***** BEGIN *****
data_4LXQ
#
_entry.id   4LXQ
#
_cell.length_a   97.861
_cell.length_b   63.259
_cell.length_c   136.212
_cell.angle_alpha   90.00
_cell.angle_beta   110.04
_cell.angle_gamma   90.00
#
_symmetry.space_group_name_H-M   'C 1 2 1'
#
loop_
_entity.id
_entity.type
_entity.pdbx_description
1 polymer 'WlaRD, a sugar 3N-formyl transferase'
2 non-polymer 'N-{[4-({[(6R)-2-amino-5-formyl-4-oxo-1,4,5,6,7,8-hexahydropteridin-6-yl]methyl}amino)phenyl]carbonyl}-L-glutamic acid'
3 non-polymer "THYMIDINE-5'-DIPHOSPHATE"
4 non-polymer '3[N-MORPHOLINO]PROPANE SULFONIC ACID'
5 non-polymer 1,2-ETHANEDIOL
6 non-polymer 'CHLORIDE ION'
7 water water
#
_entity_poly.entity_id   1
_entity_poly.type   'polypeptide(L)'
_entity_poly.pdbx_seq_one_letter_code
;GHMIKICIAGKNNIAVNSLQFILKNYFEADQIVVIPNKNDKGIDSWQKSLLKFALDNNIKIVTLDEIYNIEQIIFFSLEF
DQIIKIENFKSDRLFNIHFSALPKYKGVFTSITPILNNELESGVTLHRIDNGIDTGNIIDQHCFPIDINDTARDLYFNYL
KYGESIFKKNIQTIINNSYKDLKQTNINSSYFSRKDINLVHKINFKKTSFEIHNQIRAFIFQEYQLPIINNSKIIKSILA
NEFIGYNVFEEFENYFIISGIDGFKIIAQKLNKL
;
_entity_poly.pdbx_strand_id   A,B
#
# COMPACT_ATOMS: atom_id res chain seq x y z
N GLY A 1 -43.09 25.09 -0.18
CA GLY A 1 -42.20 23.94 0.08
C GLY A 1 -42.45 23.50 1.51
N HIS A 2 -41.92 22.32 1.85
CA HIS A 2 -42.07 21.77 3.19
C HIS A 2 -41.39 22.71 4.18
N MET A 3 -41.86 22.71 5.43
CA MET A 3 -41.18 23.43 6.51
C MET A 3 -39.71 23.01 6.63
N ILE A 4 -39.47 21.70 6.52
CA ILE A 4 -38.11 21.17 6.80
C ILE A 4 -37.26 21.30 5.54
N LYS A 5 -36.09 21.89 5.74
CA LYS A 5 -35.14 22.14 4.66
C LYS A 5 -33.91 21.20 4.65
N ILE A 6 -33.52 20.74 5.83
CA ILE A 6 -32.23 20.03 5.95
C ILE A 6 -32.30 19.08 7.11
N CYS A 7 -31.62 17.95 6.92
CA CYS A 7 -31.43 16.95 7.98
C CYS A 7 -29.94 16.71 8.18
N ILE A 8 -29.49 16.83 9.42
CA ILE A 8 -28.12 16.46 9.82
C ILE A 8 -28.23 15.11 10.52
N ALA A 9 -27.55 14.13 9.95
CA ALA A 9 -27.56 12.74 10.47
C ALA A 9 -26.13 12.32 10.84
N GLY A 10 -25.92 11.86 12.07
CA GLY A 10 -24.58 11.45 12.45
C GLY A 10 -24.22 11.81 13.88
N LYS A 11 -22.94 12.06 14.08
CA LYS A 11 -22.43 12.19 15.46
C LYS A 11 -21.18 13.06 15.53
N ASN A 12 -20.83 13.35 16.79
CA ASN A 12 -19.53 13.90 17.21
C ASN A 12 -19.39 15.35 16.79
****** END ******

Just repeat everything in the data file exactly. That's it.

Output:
data_4LXQ
#
_entry.id   4LXQ
#
_cell.length_a   97.861
_cell.length_b   63.259
_cell.length_c   136.212
_cell.angle_alpha   90.00
_cell.angle_beta   110.04
_cell.angle_gamma   90.00
#
_symmetry.space_group_name_H-M   'C 1 2 1'
#
loop_
_entity.id
_entity.type
_entity.pdbx_description
1 polymer 'WlaRD, a sugar 3N-formyl transferase'
2 non-polymer 'N-{[4-({[(6R)-2-amino-5-formyl-4-oxo-1,4,5,6,7,8-hexahydropteridin-6-yl]methyl}amino)phenyl]carbonyl}-L-glutamic acid'
3 non-polymer "THYMIDINE-5'-DIPHOSPHATE"
4 non-polymer '3[N-MORPHOLINO]PROPANE SULFONIC ACID'
5 non-polymer 1,2-ETHANEDIOL
6 non-polymer 'CHLORIDE ION'
7 water water
#
_entity_poly.entity_id   1
_entity_poly.type   'polypeptide(L)'
_entity_poly.pdbx_seq_one_letter_code
;GHMIKICIAGKNNIAVNSLQFILKNYFEADQIVVIPNKNDKGIDSWQKSLLKFALDNNIKIVTLDEIYNIEQIIFFSLEF
DQIIKIENFKSDRLFNIHFSALPKYKGVFTSITPILNNELESGVTLHRIDNGIDTGNIIDQHCFPIDINDTARDLYFNYL
KYGESIFKKNIQTIINNSYKDLKQTNINSSYFSRKDINLVHKINFKKTSFEIHNQIRAFIFQEYQLPIINNSKIIKSILA
NEFIGYNVFEEFENYFIISGIDGFKIIAQKLNKL
;
_entity_poly.pdbx_strand_id   A,B
#
# COMPACT_ATOMS: atom_id res chain seq x y z
N GLY A 1 -43.09 25.09 -0.18
CA GLY A 1 -42.20 23.94 0.08
C GLY A 1 -42.45 23.50 1.51
N HIS A 2 -41.92 22.32 1.85
CA HIS A 2 -42.07 21.77 3.19
C HIS A 2 -41.39 22.71 4.18
N MET A 3 -41.86 22.71 5.43
CA MET A 3 -41.18 23.43 6.51
C MET A 3 -39.71 23.01 6.63
N ILE A 4 -39.47 21.70 6.52
CA ILE A 4 -38.11 21.17 6.80
C ILE A 4 -37.26 21.30 5.54
N LYS A 5 -36.09 21.89 5.74
CA LYS A 5 -35.14 22.14 4.66
C LYS A 5 -33.91 21.20 4.65
N ILE A 6 -33.52 20.74 5.83
CA ILE A 6 -32.23 20.03 5.95
C ILE A 6 -32.30 19.08 7.11
N CYS A 7 -31.62 17.95 6.92
CA CYS A 7 -31.43 16.95 7.98
C CYS A 7 -29.94 16.71 8.18
N ILE A 8 -29.49 16.83 9.42
CA ILE A 8 -28.12 16.46 9.82
C ILE A 8 -28.23 15.11 10.52
N ALA A 9 -27.55 14.13 9.95
CA ALA A 9 -27.56 12.74 10.47
C ALA A 9 -26.13 12.32 10.84
N GLY A 10 -25.92 11.86 12.07
CA GLY A 10 -24.58 11.45 12.45
C GLY A 10 -24.22 11.81 13.88
N LYS A 11 -22.94 12.06 14.08
CA LYS A 11 -22.43 12.19 15.46
C LYS A 11 -21.18 13.06 15.53
N ASN A 12 -20.83 13.35 16.79
CA ASN A 12 -19.53 13.90 17.21
C ASN A 12 -19.39 15.35 16.79